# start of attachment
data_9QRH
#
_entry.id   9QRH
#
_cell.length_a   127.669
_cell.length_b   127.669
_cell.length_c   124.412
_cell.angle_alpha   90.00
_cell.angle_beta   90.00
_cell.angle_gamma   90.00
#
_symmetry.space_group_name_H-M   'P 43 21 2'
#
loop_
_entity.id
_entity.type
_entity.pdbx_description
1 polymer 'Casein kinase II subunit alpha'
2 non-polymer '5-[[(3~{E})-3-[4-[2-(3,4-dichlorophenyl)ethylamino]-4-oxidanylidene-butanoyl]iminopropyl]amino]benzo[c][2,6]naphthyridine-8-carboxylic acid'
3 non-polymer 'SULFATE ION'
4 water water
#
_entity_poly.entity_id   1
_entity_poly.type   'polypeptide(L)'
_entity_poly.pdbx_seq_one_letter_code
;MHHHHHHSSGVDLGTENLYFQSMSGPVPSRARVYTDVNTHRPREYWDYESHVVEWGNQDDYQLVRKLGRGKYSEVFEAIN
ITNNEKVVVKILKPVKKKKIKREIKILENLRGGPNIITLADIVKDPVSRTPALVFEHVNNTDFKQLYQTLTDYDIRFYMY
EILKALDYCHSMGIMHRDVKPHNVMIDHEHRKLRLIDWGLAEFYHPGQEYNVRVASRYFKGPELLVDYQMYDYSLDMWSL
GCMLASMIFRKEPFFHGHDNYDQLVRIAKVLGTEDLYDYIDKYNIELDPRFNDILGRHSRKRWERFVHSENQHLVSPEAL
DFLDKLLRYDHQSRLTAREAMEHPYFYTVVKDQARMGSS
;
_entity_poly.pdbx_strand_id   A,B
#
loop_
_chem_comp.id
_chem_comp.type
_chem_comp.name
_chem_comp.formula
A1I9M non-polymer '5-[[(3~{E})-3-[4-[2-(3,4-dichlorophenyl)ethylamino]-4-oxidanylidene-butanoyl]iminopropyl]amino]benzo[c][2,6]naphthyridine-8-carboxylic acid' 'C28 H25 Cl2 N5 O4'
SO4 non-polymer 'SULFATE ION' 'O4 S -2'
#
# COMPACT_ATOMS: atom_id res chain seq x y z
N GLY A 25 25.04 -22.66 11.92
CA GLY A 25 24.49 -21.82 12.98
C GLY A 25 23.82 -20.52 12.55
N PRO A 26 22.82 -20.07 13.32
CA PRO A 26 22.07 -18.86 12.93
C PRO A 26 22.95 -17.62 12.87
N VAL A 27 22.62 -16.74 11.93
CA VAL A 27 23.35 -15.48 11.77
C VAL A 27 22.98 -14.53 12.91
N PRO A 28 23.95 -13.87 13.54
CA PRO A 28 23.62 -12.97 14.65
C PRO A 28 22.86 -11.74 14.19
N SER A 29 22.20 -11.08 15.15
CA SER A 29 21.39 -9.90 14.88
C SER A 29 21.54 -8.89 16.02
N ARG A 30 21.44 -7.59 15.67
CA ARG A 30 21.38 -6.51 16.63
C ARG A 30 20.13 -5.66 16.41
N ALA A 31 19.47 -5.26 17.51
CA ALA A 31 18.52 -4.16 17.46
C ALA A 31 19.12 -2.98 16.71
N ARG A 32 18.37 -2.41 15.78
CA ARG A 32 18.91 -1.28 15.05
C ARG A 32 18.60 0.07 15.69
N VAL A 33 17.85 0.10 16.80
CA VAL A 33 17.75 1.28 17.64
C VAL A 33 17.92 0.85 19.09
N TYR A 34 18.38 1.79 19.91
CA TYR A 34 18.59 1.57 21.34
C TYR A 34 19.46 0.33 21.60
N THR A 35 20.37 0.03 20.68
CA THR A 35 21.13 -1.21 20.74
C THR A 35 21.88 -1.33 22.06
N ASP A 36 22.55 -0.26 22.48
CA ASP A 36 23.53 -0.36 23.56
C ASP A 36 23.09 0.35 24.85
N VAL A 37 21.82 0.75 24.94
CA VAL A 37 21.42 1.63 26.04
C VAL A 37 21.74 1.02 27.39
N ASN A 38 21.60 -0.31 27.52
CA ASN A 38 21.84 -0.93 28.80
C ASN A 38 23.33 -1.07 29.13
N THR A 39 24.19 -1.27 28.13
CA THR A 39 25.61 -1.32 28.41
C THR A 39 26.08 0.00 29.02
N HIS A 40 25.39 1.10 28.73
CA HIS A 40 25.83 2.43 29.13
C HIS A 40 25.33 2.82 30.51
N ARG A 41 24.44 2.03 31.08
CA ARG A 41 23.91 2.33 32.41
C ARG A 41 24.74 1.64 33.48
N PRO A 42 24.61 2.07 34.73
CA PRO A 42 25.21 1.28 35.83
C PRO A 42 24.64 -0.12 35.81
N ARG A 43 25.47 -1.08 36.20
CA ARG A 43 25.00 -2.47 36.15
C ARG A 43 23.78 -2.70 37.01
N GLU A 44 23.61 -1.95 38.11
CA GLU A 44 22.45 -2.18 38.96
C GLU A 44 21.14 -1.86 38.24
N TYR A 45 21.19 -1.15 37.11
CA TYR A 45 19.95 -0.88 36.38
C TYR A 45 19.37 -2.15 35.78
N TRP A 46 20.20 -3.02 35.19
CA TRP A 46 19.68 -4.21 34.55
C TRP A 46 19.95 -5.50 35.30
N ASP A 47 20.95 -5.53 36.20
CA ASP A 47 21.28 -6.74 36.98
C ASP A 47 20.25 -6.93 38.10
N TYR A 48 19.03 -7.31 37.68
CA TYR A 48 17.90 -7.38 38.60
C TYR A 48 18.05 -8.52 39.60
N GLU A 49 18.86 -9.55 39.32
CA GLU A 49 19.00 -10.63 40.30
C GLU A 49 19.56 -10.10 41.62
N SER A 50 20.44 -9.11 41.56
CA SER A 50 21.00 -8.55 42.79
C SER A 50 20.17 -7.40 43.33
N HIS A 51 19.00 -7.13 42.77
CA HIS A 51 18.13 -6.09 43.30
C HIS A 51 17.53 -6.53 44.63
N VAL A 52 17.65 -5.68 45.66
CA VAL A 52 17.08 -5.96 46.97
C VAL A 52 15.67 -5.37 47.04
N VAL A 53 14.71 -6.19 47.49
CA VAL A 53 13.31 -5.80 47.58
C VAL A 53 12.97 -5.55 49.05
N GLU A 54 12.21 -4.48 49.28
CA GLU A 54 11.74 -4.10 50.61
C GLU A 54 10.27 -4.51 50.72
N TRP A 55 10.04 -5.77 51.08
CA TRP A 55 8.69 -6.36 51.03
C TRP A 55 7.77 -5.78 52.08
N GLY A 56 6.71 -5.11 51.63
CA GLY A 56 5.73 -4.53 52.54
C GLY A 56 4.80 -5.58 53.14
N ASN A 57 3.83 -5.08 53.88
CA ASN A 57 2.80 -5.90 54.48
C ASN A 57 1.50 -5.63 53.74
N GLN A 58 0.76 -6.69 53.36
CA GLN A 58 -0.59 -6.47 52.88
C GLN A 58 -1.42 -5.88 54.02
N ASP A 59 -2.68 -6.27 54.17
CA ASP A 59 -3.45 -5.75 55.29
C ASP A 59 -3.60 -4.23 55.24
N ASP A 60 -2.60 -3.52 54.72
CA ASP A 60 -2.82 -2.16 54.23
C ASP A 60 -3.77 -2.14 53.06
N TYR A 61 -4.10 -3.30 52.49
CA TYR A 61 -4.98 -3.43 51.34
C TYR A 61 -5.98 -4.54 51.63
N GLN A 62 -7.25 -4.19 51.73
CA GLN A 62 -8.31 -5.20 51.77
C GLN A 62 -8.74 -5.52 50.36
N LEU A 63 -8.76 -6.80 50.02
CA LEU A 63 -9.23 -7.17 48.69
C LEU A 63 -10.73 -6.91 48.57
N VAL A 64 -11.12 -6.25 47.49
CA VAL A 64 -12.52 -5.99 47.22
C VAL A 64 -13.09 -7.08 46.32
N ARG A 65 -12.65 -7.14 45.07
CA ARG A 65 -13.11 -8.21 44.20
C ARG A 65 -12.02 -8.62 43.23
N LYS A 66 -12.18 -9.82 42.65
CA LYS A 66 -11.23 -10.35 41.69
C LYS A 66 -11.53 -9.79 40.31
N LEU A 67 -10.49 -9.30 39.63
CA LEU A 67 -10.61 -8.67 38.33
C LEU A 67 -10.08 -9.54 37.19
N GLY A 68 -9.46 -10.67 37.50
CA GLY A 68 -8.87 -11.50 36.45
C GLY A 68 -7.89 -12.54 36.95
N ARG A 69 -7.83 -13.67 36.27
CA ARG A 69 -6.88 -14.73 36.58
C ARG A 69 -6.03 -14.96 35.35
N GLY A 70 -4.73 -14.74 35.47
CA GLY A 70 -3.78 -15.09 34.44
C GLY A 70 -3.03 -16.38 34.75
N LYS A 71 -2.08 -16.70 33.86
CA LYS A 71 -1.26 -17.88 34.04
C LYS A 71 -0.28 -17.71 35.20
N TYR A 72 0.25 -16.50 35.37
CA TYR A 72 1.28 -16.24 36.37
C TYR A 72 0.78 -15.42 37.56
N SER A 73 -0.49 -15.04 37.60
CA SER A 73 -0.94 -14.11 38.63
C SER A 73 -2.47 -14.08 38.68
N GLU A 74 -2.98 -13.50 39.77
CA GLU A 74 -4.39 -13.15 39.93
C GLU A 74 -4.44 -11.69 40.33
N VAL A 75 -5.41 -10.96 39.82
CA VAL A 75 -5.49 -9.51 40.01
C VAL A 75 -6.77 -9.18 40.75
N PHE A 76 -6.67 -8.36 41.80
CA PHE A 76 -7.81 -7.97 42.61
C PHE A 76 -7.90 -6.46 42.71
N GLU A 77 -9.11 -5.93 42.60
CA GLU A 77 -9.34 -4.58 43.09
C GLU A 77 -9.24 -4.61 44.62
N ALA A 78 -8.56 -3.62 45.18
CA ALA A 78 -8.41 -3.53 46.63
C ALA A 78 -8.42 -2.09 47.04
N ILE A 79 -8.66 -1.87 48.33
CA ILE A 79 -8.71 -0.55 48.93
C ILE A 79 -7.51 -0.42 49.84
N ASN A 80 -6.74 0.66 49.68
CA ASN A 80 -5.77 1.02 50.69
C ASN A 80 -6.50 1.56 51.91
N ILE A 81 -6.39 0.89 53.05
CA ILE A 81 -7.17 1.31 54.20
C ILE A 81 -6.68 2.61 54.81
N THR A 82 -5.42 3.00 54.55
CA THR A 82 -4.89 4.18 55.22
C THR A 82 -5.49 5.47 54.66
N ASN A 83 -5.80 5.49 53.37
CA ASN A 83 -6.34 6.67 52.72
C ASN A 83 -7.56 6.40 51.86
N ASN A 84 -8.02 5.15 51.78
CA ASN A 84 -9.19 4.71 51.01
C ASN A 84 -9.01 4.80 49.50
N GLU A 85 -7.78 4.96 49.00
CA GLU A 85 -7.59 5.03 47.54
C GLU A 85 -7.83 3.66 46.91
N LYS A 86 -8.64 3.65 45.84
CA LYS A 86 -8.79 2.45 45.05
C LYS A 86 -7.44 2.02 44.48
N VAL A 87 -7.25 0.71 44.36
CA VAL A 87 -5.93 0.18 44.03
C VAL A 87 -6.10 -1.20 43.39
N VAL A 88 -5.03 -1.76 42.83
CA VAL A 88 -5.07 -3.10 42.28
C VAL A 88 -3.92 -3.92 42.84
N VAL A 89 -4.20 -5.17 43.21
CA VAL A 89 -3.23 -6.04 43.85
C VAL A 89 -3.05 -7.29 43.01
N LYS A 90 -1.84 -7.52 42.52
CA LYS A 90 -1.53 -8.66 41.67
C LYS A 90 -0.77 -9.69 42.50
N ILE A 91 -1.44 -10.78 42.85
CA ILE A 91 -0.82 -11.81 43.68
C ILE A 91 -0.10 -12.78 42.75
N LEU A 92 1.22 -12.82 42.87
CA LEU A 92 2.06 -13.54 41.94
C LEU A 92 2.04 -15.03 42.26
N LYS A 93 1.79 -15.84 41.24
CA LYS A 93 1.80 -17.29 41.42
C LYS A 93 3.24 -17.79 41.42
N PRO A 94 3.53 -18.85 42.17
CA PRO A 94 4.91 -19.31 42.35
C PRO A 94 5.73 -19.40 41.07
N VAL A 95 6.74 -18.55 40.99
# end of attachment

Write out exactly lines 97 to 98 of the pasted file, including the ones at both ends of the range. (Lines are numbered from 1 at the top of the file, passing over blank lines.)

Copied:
N ARG A 43 25.47 -1.08 36.20
CA ARG A 43 25.00 -2.47 36.15